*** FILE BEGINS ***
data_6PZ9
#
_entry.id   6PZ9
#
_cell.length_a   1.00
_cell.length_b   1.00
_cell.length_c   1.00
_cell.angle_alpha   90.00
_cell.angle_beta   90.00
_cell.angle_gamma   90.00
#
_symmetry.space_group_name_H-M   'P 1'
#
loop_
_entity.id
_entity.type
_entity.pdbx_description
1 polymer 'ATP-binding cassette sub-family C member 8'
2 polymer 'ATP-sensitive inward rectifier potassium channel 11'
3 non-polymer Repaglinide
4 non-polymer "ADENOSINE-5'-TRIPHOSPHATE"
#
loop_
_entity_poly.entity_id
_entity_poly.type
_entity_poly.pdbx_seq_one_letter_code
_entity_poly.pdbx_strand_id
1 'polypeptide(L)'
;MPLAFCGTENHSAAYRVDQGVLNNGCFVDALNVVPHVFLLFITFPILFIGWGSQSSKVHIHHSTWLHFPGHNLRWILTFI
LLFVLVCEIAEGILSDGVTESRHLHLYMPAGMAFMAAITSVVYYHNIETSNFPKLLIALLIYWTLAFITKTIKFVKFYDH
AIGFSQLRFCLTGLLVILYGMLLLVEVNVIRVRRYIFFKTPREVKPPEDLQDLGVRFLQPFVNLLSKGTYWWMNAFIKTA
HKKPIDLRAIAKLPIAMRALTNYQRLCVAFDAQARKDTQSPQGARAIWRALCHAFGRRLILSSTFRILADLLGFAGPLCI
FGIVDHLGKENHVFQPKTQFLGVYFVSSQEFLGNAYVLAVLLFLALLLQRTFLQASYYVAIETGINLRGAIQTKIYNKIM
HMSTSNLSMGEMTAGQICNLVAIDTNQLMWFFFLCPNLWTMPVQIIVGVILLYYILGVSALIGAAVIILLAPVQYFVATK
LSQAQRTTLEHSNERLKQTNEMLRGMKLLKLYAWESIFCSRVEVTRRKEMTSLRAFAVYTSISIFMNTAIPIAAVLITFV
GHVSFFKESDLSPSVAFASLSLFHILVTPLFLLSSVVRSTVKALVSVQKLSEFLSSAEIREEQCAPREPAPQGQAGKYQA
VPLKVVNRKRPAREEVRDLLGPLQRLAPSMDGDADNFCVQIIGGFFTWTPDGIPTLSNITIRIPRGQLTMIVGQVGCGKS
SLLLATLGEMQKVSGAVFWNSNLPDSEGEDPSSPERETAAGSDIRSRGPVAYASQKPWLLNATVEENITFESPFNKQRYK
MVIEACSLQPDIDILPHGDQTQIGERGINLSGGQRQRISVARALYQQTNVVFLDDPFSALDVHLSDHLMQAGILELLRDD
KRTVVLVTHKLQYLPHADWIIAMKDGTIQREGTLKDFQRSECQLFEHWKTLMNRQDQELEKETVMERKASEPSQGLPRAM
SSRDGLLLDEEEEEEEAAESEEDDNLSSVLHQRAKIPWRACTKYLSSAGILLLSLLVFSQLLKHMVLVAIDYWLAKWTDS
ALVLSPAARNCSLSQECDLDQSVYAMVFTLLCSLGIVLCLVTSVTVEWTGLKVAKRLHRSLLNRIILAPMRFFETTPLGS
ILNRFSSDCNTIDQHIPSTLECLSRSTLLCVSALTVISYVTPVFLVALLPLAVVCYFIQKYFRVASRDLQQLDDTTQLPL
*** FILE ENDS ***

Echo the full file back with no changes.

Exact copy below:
data_6PZ9
#
_entry.id   6PZ9
#
_cell.length_a   1.00
_cell.length_b   1.00
_cell.length_c   1.00
_cell.angle_alpha   90.00
_cell.angle_beta   90.00
_cell.angle_gamma   90.00
#
_symmetry.space_group_name_H-M   'P 1'
#
loop_
_entity.id
_entity.type
_entity.pdbx_description
1 polymer 'ATP-binding cassette sub-family C member 8'
2 polymer 'ATP-sensitive inward rectifier potassium channel 11'
3 non-polymer Repaglinide
4 non-polymer "ADENOSINE-5'-TRIPHOSPHATE"
#
loop_
_entity_poly.entity_id
_entity_poly.type
_entity_poly.pdbx_seq_one_letter_code
_entity_poly.pdbx_strand_id
1 'polypeptide(L)'
;MPLAFCGTENHSAAYRVDQGVLNNGCFVDALNVVPHVFLLFITFPILFIGWGSQSSKVHIHHSTWLHFPGHNLRWILTFI
LLFVLVCEIAEGILSDGVTESRHLHLYMPAGMAFMAAITSVVYYHNIETSNFPKLLIALLIYWTLAFITKTIKFVKFYDH
AIGFSQLRFCLTGLLVILYGMLLLVEVNVIRVRRYIFFKTPREVKPPEDLQDLGVRFLQPFVNLLSKGTYWWMNAFIKTA
HKKPIDLRAIAKLPIAMRALTNYQRLCVAFDAQARKDTQSPQGARAIWRALCHAFGRRLILSSTFRILADLLGFAGPLCI
FGIVDHLGKENHVFQPKTQFLGVYFVSSQEFLGNAYVLAVLLFLALLLQRTFLQASYYVAIETGINLRGAIQTKIYNKIM
HMSTSNLSMGEMTAGQICNLVAIDTNQLMWFFFLCPNLWTMPVQIIVGVILLYYILGVSALIGAAVIILLAPVQYFVATK
LSQAQRTTLEHSNERLKQTNEMLRGMKLLKLYAWESIFCSRVEVTRRKEMTSLRAFAVYTSISIFMNTAIPIAAVLITFV
GHVSFFKESDLSPSVAFASLSLFHILVTPLFLLSSVVRSTVKALVSVQKLSEFLSSAEIREEQCAPREPAPQGQAGKYQA
VPLKVVNRKRPAREEVRDLLGPLQRLAPSMDGDADNFCVQIIGGFFTWTPDGIPTLSNITIRIPRGQLTMIVGQVGCGKS
SLLLATLGEMQKVSGAVFWNSNLPDSEGEDPSSPERETAAGSDIRSRGPVAYASQKPWLLNATVEENITFESPFNKQRYK
MVIEACSLQPDIDILPHGDQTQIGERGINLSGGQRQRISVARALYQQTNVVFLDDPFSALDVHLSDHLMQAGILELLRDD
KRTVVLVTHKLQYLPHADWIIAMKDGTIQREGTLKDFQRSECQLFEHWKTLMNRQDQELEKETVMERKASEPSQGLPRAM
SSRDGLLLDEEEEEEEAAESEEDDNLSSVLHQRAKIPWRACTKYLSSAGILLLSLLVFSQLLKHMVLVAIDYWLAKWTDS
ALVLSPAARNCSLSQECDLDQSVYAMVFTLLCSLGIVLCLVTSVTVEWTGLKVAKRLHRSLLNRIILAPMRFFETTPLGS
ILNRFSSDCNTIDQHIPSTLECLSRSTLLCVSALTVISYVTPVFLVALLPLAVVCYFIQKYFRVASRDLQQLDDTTQLPL